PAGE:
We’re on the eve of Epiphany. The Three Kings are coming to town. Gaspar, Melchior and Balthasar are rock stars in this part of the world at this time of the year and tonight is their big gig. Tonight’s the night all the kiddies get their gifts or their coal if they haven’t quite made the grade behaviour-wise. There are parades all over Spain I understand and the one here in Barcelona is somewhat of a doozy. We’d heard about the parade and been looking forward to it since we arrived in Barcelona and had appropriately slept in to refresh our weary bones and strengthen our combined resolve for the night ahead.
We would undertake a leisurely stroll from our apartment along the Via de les Corts Catalanes where we were pleased to find a craft market underway and even more pleased to encounter a Churreria serving a fine and potentially sickening range of Churros and Churros-based products. Naturally we ordered a cone full and waited for the next batch to cook. Sadly, these donut-like, fried extrusions are only sold by the quarter kilo – oh well. We continued along the market thrilled to see little bowls of crap for sale at nearly every stall – for a few euros more you could purchase a large bowl of crap. I guess this has something to do with the little crapper that locals sneak into their Nativity scenes, but I wonder whether it would need to be declared at customs?
We walked on into the Bari Gothic and the Rambla before stopping in a quaint little Placa to eat pasta and quiche, which sustained us on through a few (thousand) more shopping streets until we found some more specific information on the route and timings of the parade. Into a nearby market, we decided to purchase a chicken to cook for dinner and Pip some rovello mushrooms to experiment with. Chickens in the window here are wholus-bolus – not cleaned – so the man went through a routine similar to the one the wabbit lady went through yesterday. Chop – head gone. Chop – feet gone. At this point, he started to wrap the chicken and rattled off some Spanish to which we responded with vaguery and he, kindly, he made gestures that indicated he would commit hara-kiri for us. Oh – remove the CHICKEN’s guts! Yes please. Slice – chicken opened. Rip – innards removed. Delicate cut – some gland or other whipped out. Chicken wrapped and bagged and we off to the vege stand. Every thing is harder without language. Even buying a spud. The vege stand was one of those daunting market stands where a lady is sat in the middle controlling the flow of money in exchange for produce. Do we touch the asparagus? Do we help ourselves to spuds? These are not straight forward questions in foreign countries. We waited till instructed to touch the asparagus and the spuds and then strained our ears to try and gain some semblance of the machine tune numbers the lady was about to spit at us – you can’t just proffer €20 notes for everything, eventually you have to understand a bit. The rovello mushrooms are brown and the underside is flecked with green, like blue cheese, but you mustn’t handle them too much or they turn green and you wouldn’t want to pay €16.50/kg for a green mushy. Pip bought two (they’re quite large).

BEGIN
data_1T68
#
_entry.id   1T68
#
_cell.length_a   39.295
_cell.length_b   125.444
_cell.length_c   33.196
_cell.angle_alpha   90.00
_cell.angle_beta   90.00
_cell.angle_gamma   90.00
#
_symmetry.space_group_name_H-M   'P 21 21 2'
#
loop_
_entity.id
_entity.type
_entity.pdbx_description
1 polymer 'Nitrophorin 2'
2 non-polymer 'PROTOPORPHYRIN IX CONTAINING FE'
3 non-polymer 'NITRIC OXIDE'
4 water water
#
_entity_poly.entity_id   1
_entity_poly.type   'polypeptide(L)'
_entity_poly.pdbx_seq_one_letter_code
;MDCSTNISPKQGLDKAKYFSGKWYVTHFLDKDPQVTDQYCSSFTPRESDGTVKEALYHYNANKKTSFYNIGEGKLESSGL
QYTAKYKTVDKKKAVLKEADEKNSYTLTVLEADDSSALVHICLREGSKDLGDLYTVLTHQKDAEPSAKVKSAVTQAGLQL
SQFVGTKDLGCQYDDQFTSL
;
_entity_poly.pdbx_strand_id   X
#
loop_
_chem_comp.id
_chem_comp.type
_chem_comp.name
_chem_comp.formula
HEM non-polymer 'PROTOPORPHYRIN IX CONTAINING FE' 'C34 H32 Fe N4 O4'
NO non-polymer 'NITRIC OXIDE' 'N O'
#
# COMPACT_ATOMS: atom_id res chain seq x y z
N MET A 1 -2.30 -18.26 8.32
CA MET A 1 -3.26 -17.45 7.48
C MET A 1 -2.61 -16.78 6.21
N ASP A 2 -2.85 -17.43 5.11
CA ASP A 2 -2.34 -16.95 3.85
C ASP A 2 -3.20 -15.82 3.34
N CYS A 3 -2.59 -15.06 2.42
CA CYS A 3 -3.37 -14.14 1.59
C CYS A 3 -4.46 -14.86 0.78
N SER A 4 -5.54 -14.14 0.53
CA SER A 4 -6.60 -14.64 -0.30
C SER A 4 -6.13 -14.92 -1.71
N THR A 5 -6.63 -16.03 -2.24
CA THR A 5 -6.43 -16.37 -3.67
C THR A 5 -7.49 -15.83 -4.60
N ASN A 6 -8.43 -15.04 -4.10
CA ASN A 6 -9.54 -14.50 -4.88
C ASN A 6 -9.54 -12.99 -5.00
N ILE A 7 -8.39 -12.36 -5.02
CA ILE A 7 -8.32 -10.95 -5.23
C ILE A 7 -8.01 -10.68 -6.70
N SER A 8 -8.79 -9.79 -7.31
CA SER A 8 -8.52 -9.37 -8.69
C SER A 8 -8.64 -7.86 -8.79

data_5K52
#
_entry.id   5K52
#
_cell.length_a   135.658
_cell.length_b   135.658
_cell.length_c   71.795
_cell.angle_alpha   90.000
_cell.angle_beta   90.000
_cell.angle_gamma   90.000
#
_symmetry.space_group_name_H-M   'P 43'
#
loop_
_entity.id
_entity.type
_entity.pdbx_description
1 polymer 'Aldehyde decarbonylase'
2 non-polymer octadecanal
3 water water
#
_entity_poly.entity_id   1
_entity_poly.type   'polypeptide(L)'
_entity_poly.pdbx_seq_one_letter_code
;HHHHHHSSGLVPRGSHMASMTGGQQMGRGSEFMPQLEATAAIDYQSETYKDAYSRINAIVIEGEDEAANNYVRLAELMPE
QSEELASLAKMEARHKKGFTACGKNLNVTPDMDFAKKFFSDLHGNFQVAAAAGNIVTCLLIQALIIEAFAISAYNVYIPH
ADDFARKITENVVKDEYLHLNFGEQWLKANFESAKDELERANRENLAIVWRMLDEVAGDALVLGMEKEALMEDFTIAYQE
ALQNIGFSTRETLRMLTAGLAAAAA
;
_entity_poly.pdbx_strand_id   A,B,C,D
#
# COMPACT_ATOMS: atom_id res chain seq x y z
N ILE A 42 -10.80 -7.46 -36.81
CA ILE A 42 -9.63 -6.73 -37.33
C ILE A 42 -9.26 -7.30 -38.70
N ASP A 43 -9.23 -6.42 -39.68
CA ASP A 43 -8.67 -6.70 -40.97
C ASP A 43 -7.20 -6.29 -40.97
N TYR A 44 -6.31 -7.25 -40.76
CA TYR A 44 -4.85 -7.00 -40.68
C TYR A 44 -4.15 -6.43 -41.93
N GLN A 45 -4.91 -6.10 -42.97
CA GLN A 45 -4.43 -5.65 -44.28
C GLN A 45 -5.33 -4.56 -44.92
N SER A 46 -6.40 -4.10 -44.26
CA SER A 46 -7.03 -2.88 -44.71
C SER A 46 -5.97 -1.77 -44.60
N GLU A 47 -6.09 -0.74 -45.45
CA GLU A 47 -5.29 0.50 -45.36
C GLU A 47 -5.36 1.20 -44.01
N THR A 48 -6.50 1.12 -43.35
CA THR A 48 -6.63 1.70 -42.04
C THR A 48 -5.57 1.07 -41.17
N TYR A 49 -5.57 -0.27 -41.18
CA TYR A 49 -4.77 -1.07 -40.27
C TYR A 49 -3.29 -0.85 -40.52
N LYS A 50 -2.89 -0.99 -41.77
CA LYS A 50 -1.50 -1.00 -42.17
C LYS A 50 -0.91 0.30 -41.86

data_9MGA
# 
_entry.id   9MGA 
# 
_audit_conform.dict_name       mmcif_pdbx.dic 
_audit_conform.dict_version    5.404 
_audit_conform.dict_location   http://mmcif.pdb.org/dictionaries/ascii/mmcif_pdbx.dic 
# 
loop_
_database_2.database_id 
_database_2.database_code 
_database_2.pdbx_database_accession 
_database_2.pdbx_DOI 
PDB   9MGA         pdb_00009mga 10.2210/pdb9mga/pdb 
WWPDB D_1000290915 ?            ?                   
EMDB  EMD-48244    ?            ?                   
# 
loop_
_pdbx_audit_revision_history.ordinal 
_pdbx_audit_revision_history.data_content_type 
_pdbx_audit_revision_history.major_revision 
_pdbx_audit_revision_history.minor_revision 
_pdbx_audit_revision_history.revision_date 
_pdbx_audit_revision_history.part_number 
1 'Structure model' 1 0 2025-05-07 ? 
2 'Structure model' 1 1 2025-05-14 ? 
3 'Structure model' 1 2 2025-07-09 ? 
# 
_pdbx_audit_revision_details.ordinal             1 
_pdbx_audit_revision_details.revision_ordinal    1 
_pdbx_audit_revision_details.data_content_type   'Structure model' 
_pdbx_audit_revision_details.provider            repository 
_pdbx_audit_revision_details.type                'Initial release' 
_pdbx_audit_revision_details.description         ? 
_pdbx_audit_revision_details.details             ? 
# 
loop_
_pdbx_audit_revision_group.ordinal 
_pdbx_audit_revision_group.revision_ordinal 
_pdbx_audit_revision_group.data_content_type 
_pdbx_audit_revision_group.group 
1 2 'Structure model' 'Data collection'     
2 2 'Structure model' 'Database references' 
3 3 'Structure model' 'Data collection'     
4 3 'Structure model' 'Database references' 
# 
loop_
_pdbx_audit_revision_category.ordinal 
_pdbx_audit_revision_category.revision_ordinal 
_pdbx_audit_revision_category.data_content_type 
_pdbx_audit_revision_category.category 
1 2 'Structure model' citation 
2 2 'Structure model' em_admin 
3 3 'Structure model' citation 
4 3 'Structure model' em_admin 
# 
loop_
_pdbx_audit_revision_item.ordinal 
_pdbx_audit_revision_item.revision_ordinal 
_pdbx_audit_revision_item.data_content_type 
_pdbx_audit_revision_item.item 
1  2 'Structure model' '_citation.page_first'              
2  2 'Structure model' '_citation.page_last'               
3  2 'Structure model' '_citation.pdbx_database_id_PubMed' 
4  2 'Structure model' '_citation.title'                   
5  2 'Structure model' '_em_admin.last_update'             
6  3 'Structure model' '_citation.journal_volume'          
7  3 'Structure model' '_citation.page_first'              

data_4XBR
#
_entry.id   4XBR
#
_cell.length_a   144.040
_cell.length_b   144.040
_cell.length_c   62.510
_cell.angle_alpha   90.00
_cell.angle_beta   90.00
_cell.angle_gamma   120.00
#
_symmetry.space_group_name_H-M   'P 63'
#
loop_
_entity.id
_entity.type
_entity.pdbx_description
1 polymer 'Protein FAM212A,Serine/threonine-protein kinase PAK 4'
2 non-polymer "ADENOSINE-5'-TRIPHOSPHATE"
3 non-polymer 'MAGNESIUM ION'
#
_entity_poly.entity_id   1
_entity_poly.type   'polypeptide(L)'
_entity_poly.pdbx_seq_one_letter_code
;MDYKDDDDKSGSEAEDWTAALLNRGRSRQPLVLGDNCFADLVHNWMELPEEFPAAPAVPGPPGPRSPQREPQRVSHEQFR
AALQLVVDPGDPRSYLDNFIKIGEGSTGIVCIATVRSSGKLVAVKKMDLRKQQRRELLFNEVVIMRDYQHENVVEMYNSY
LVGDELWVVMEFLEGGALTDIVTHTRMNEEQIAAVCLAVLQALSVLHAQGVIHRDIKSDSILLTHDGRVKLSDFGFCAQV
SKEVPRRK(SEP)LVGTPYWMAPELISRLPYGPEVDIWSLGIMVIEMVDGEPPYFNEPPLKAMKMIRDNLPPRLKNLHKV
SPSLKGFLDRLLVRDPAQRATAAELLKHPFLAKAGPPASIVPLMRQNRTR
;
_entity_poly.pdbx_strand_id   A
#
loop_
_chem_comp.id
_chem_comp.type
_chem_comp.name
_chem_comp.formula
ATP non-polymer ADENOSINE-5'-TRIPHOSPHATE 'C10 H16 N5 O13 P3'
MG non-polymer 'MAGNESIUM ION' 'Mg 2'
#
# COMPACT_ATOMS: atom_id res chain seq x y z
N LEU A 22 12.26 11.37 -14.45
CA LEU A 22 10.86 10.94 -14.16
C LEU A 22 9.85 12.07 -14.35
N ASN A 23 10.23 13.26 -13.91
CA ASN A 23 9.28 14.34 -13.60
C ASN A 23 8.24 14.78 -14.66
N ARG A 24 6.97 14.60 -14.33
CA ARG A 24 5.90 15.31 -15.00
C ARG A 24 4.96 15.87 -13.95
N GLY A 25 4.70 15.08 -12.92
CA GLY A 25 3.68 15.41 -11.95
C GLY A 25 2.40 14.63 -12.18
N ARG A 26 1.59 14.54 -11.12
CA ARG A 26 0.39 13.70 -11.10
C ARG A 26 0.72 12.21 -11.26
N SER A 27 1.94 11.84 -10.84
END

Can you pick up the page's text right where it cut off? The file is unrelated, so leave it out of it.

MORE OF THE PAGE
We were now packing a number of bags some containing chicken and we had to choose whether to stay out or go home and then come out again for the parade. This was a decision that could only be made over wine and beer in a delightful little bar in a pleasant, tiny Placa, entertained by a pair of groovy boys with a guitar and a soprano trumpet and a repertoire of 70’s standards. We had wine. We had beer. We had coke. We hadn’t decided. More drinks – this time with some cheese and bread – would help us decide. In Barcelona, cheese means Manchego. If the menu or blackboard says ‘Queso’, read Manchego. I’m sure they sell it in singles. The cheese did help us decide because it was now too late to go home and come out again. This we knew because little lanterns with candles in them had appeared on our table.
We had made the important decisions watch the parade as it passed the top of La Rambla in front of Placa Catalunya – surely that would a quiet place to see it. We got there at about 6:45pm and took up a position about 8 in from the front. The crowd grew and grew. At 7:30pm, we spotted some movement at the far end of the Placa, but that was simply more police – it was apparently their night too. Eventually the parade appeared and crept towards us. Lights and design and costumes were fantastic. Lollies being catapulted into the crowds, which by this stage had become a huge crush – and remember we were toting a chicken and “gently does it” mushrooms. The parade took about an hour to pass and was only halfway along its route – there would be some tired monkeys on those floats by the end. Glad we saw it, but as we rolled along with the crowds into the Metro afterwards, that old soriness was welling up the back and ankles. Pip still cooked the chicken which was uncommonly delicious, perhaps due to a good pummeling in the crowd, but not the mushrooms which did not seem to enjoy the parade as much as we did. We will see if they recover for tomorrow.
Dinner at 10:30pm is reasonably late even for us, so bed was most welcome and I, for one, slept the sleep of a rock, and not one being tumbled along in a glacier.